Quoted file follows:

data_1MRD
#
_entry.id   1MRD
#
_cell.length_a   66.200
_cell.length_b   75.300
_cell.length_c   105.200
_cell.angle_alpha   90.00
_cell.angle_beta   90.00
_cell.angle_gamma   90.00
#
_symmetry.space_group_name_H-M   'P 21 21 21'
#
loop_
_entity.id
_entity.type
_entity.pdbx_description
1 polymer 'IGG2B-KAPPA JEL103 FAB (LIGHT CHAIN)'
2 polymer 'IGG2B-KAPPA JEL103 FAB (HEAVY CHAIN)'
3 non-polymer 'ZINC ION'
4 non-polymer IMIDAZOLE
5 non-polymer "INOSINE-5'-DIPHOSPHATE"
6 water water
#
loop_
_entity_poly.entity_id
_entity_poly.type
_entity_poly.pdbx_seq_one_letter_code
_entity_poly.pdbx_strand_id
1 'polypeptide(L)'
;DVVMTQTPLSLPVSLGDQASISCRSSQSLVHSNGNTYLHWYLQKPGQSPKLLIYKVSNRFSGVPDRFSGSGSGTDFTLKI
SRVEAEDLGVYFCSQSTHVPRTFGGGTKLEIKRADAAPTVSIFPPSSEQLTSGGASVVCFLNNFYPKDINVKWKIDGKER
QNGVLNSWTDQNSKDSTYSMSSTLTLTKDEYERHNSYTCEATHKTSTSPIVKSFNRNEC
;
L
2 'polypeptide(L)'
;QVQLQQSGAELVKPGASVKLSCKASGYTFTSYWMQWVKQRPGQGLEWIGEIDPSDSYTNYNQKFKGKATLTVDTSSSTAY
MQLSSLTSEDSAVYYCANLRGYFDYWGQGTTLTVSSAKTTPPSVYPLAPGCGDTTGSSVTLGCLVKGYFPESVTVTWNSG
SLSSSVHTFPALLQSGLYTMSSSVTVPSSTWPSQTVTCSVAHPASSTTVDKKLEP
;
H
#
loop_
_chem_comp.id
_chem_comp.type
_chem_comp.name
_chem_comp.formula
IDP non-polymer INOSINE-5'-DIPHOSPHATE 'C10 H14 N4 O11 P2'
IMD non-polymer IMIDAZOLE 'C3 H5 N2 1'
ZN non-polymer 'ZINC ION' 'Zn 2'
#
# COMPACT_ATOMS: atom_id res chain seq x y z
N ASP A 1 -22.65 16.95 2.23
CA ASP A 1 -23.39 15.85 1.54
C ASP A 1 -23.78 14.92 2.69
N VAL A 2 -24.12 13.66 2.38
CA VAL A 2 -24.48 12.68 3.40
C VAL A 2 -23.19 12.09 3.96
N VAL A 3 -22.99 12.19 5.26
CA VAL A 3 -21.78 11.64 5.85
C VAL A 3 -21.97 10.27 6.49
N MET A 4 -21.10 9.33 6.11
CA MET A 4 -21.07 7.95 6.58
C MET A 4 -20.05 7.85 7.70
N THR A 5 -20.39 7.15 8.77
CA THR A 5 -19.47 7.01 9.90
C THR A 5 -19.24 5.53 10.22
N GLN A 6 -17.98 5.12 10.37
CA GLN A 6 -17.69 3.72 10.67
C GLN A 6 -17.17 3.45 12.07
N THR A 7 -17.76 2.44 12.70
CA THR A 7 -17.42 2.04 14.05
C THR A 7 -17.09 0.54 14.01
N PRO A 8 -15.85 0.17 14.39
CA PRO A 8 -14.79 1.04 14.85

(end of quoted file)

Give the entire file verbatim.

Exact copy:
data_1MRD
#
_entry.id   1MRD
#
_cell.length_a   66.200
_cell.length_b   75.300
_cell.length_c   105.200
_cell.angle_alpha   90.00
_cell.angle_beta   90.00
_cell.angle_gamma   90.00
#
_symmetry.space_group_name_H-M   'P 21 21 21'
#
loop_
_entity.id
_entity.type
_entity.pdbx_description
1 polymer 'IGG2B-KAPPA JEL103 FAB (LIGHT CHAIN)'
2 polymer 'IGG2B-KAPPA JEL103 FAB (HEAVY CHAIN)'
3 non-polymer 'ZINC ION'
4 non-polymer IMIDAZOLE
5 non-polymer "INOSINE-5'-DIPHOSPHATE"
6 water water
#
loop_
_entity_poly.entity_id
_entity_poly.type
_entity_poly.pdbx_seq_one_letter_code
_entity_poly.pdbx_strand_id
1 'polypeptide(L)'
;DVVMTQTPLSLPVSLGDQASISCRSSQSLVHSNGNTYLHWYLQKPGQSPKLLIYKVSNRFSGVPDRFSGSGSGTDFTLKI
SRVEAEDLGVYFCSQSTHVPRTFGGGTKLEIKRADAAPTVSIFPPSSEQLTSGGASVVCFLNNFYPKDINVKWKIDGKER
QNGVLNSWTDQNSKDSTYSMSSTLTLTKDEYERHNSYTCEATHKTSTSPIVKSFNRNEC
;
L
2 'polypeptide(L)'
;QVQLQQSGAELVKPGASVKLSCKASGYTFTSYWMQWVKQRPGQGLEWIGEIDPSDSYTNYNQKFKGKATLTVDTSSSTAY
MQLSSLTSEDSAVYYCANLRGYFDYWGQGTTLTVSSAKTTPPSVYPLAPGCGDTTGSSVTLGCLVKGYFPESVTVTWNSG
SLSSSVHTFPALLQSGLYTMSSSVTVPSSTWPSQTVTCSVAHPASSTTVDKKLEP
;
H
#
loop_
_chem_comp.id
_chem_comp.type
_chem_comp.name
_chem_comp.formula
IDP non-polymer INOSINE-5'-DIPHOSPHATE 'C10 H14 N4 O11 P2'
IMD non-polymer IMIDAZOLE 'C3 H5 N2 1'
ZN non-polymer 'ZINC ION' 'Zn 2'
#
# COMPACT_ATOMS: atom_id res chain seq x y z
N ASP A 1 -22.65 16.95 2.23
CA ASP A 1 -23.39 15.85 1.54
C ASP A 1 -23.78 14.92 2.69
N VAL A 2 -24.12 13.66 2.38
CA VAL A 2 -24.48 12.68 3.40
C VAL A 2 -23.19 12.09 3.96
N VAL A 3 -22.99 12.19 5.26
CA VAL A 3 -21.78 11.64 5.85
C VAL A 3 -21.97 10.27 6.49
N MET A 4 -21.10 9.33 6.11
CA MET A 4 -21.07 7.95 6.58
C MET A 4 -20.05 7.85 7.70
N THR A 5 -20.39 7.15 8.77
CA THR A 5 -19.47 7.01 9.90
C THR A 5 -19.24 5.53 10.22
N GLN A 6 -17.98 5.12 10.37
CA GLN A 6 -17.69 3.72 10.67
C GLN A 6 -17.17 3.45 12.07
N THR A 7 -17.76 2.44 12.70
CA THR A 7 -17.42 2.04 14.05
C THR A 7 -17.09 0.54 14.01
N PRO A 8 -15.85 0.17 14.39
CA PRO A 8 -14.79 1.04 14.85